Boni Lonnsburry Creating Consciously Gary Quinn Finding Solutions with the yes frequency
Awareness Magazine : Southern California's Guide to Conscious Living Awareness Mag on TwitterAwareness Mag on Facebook
 
Home Button
About Button
Mission Button
Current Issue Button
Library Button
Advertisors Button
Ad Rates Button
Calendar Button
Classifieds Button
Subscribe Button
Editorial Button
contact

Awareness Magazine
5753-G Santa Ana Canyon Rd. #582
Anaheim, CA 92807
(714) 283-3385
(800) 758-3223
(714) 283-3389 Fax

 

 

Should You Break Up with Your Bank?

By David Cunningham, M.Ed

 

There’s a lot of attention on the economy right now and the difficult times we’re in — many people are worrying and pre-occupied with their finances and economic struggles. This type of stress can take its toll on you. It’s more important than ever to ensure that the financial choices you are making are right for you. Should you invest with that company? Or should you break up with this bank and move to that one over there? There’s a lot to consider, but before you sign your John Hancock on anything, pause and reflect on why you feel that you need to invest in a new financial relationship at all.  

One could say that the quality of your life is determined 1% by what happens, and 99% by how you react to what happens. While we can’t control everything that happens in life, we have a lot to say about how we react.   

Let’s look at what this means specifically related to finances and the choices we make about money. If you look at your personal situation and the impact of the economy on that situation, you’ll notice that you may have certain worries, concerns, thoughts and feelings about what’s going on. You have certain interpretations about what is going on and what it means. 

But those opinions, thoughts and interpretations are totally distinct from what’s happened.   

For example, your 401K may have dropped 50% from what it was a year ago. That’s what happened.  But that’s not where it ends. You and I add our interpretations to what happened. For instance, you might say, I’ll never have what I need now when I retire... or that My bank doesn’t care about me; they’re always charging me fees.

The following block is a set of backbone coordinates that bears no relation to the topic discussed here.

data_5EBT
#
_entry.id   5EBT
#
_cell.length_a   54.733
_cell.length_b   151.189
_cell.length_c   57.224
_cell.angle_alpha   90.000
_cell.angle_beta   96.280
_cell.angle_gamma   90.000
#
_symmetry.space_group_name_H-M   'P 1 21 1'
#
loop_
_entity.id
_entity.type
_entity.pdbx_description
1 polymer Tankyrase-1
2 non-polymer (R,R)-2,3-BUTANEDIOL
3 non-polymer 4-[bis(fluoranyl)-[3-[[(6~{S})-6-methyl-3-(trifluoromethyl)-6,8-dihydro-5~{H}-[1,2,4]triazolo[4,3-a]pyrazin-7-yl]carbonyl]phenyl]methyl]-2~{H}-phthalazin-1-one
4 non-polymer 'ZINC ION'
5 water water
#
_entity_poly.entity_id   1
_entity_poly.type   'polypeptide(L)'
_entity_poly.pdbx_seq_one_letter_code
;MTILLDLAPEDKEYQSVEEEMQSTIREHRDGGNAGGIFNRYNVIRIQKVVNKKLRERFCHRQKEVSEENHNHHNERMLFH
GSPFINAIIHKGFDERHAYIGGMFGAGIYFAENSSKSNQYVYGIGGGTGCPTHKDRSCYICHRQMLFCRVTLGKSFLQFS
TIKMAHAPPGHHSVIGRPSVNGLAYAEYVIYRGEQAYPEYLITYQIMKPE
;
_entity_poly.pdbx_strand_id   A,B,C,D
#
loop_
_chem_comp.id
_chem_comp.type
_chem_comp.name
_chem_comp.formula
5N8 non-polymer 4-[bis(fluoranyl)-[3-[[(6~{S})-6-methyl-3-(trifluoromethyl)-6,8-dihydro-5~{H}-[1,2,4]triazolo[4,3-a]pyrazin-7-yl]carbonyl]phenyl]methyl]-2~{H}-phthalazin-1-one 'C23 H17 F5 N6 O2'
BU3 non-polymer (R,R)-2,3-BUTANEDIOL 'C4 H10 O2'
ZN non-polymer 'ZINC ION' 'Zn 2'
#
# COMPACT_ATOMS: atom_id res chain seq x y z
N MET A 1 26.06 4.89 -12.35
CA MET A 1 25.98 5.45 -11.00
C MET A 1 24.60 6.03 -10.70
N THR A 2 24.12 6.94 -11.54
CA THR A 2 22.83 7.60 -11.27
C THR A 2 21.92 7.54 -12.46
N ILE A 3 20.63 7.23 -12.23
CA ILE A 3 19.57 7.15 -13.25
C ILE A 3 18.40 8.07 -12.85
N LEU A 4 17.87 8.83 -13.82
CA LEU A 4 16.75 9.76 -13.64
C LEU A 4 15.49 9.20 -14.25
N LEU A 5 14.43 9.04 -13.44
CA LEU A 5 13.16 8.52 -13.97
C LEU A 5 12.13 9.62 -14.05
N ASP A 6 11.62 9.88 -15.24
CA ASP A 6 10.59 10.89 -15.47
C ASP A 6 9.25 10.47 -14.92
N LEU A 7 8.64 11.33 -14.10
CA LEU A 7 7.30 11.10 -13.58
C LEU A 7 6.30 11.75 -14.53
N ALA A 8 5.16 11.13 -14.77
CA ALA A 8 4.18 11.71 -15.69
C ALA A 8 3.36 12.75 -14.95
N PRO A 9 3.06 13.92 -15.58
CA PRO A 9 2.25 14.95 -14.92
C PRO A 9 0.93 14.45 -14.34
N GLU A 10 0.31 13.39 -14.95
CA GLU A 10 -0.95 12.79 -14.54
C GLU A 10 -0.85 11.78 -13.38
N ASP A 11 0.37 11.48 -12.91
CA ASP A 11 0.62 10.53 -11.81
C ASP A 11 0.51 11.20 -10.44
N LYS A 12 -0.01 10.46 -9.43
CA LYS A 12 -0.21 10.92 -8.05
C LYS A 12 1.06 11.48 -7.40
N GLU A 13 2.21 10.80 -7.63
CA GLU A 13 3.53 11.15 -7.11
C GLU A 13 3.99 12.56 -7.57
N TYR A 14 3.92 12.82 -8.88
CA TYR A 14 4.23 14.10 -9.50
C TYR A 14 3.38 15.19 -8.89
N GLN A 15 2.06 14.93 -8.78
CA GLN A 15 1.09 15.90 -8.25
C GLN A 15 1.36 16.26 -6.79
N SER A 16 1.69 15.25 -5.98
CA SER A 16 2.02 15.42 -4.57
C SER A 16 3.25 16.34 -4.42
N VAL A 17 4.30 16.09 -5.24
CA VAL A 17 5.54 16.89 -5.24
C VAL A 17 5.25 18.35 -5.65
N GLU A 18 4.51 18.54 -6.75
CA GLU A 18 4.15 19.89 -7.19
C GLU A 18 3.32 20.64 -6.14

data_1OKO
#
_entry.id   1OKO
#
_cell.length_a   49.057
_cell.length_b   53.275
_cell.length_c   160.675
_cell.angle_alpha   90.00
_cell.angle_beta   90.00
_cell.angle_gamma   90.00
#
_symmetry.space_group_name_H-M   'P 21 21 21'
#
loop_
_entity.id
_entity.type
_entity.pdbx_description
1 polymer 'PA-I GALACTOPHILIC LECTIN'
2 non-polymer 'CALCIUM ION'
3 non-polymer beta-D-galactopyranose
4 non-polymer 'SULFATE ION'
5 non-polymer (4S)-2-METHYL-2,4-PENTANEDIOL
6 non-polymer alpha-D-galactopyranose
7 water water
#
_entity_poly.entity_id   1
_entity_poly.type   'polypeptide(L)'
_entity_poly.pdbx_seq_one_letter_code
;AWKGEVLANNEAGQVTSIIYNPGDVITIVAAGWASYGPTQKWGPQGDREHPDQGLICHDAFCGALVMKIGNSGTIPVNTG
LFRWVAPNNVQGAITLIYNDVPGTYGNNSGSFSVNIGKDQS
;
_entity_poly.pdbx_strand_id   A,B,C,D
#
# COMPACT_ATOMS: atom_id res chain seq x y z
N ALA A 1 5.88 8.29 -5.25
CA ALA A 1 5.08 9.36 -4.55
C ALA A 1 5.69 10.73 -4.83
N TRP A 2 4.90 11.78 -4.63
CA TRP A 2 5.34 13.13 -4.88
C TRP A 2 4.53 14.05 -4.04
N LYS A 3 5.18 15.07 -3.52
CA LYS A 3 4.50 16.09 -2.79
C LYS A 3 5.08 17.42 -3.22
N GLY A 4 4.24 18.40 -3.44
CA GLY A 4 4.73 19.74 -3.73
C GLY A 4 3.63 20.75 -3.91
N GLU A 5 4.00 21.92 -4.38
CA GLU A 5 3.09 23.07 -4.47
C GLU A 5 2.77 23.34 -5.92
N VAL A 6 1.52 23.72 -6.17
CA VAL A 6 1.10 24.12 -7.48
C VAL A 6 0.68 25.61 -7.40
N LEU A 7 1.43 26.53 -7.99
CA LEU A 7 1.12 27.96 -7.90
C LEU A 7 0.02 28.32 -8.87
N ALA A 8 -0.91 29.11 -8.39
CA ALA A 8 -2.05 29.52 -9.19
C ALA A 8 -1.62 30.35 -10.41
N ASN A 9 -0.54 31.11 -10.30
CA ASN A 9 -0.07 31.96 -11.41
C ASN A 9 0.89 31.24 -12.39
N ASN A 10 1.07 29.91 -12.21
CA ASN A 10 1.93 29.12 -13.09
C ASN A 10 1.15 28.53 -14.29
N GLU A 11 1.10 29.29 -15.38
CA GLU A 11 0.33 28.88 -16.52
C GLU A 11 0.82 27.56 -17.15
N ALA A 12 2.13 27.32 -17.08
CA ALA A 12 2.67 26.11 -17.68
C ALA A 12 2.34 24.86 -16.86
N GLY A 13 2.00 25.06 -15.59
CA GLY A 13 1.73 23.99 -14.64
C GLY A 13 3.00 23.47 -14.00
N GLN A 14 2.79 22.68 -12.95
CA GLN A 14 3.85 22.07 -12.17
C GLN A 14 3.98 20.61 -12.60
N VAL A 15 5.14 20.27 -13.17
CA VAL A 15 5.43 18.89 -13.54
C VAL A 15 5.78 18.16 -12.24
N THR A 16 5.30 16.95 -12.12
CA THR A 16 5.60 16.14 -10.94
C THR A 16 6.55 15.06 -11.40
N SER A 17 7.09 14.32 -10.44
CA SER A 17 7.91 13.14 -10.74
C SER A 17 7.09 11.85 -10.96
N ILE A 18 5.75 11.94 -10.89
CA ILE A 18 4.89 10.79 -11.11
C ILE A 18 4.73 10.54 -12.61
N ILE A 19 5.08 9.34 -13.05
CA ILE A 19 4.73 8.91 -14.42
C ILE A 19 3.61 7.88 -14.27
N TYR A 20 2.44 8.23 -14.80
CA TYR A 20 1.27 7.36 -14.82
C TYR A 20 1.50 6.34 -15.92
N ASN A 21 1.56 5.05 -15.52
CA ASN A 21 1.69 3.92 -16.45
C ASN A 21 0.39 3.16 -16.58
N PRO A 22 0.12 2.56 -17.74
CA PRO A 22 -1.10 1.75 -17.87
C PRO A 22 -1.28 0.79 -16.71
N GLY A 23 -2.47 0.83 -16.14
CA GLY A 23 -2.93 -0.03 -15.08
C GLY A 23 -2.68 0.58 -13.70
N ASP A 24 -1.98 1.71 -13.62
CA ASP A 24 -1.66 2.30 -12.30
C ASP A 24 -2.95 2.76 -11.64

Even if we don’t say it out loud, this can start to become REAL for us, always there in the background coloring our thoughts, feelings and actions. We’re now living in the scary world of “We’re in big financial trouble, and we’re not going to be able to retire, and I don’t trust this bank.”  

What can give you power as an individual is separating what happened from your story about what happened. Then you can choose to deal with what’s actually happened and create a powerful plan for how to move forward, and yes, that might even mean choosing a new bank. 

Here’s a great exercise you can do to invest in your financial well-being so it is strong and healthy in any economy:

1. Get clear about the facts.

This is where you look at what’s happened and write it down. “My bank’s credit card fees have gone from this amount to that amount.” Or “Overdraft charges used to be this much and now they’re this much.” 

Or maybe it’s something like... “There’s been no change at my bank… but I have been turned down for a loan.” Putting it all down on paper in black and white gets you clear on what the basic facts really are. 

2. Delete your additions to the facts.

The fact may be that your credit card fees are higher. But what you’ve concluded about that fact isn’t necessarily true: “There’s nothing I can do about this.” Or “My credit’s not perfect, I’ll never get a great deal.” Or “If I just switch banks, everything will be better.” Our interpretations of the facts are not necessarily true, and regardless, they get you in trouble and limit what’s possible.   

3. Take action  

Now that you’ve separated what actually happened from your story about what happened, what powerful actions can you take? Maybe it’s taking the time to call someone at your bank to make requests and explore options, or a promise to make an appointment with a new bank to talk about options there.

Maybe you can speak to an expert, or consult with a non-profit about your credit card debt (which will follow you to any bank). Perhaps you’ll use this as an opportunity to grow your money and your ability to make choices for your whole life, not only choosing the best bank for yourself.

Remember, we say the quality of life is determined 1% by what happens, and 99% by our reactions. While nothing can take away the fact that sometimes life includes difficult circumstances (and annoying bank fees), there’s no more important time to have power and clarity than when you’re dealing with challenges. Getting clear about what’s actually happening and then taking effective action to get what you truly want, will not only enable you to choose the best bank, it will make a difference in every area of your life.

David Cunningham, M.Ed., is a communication expert and seminar leader for Landmark, a personal and professional growth, training and development company that’s had more than 2.2 million people use its programs to cause breakthroughs in their personal lives as well as in their communities. For more information, visit: www.LandmarkWorldwide.com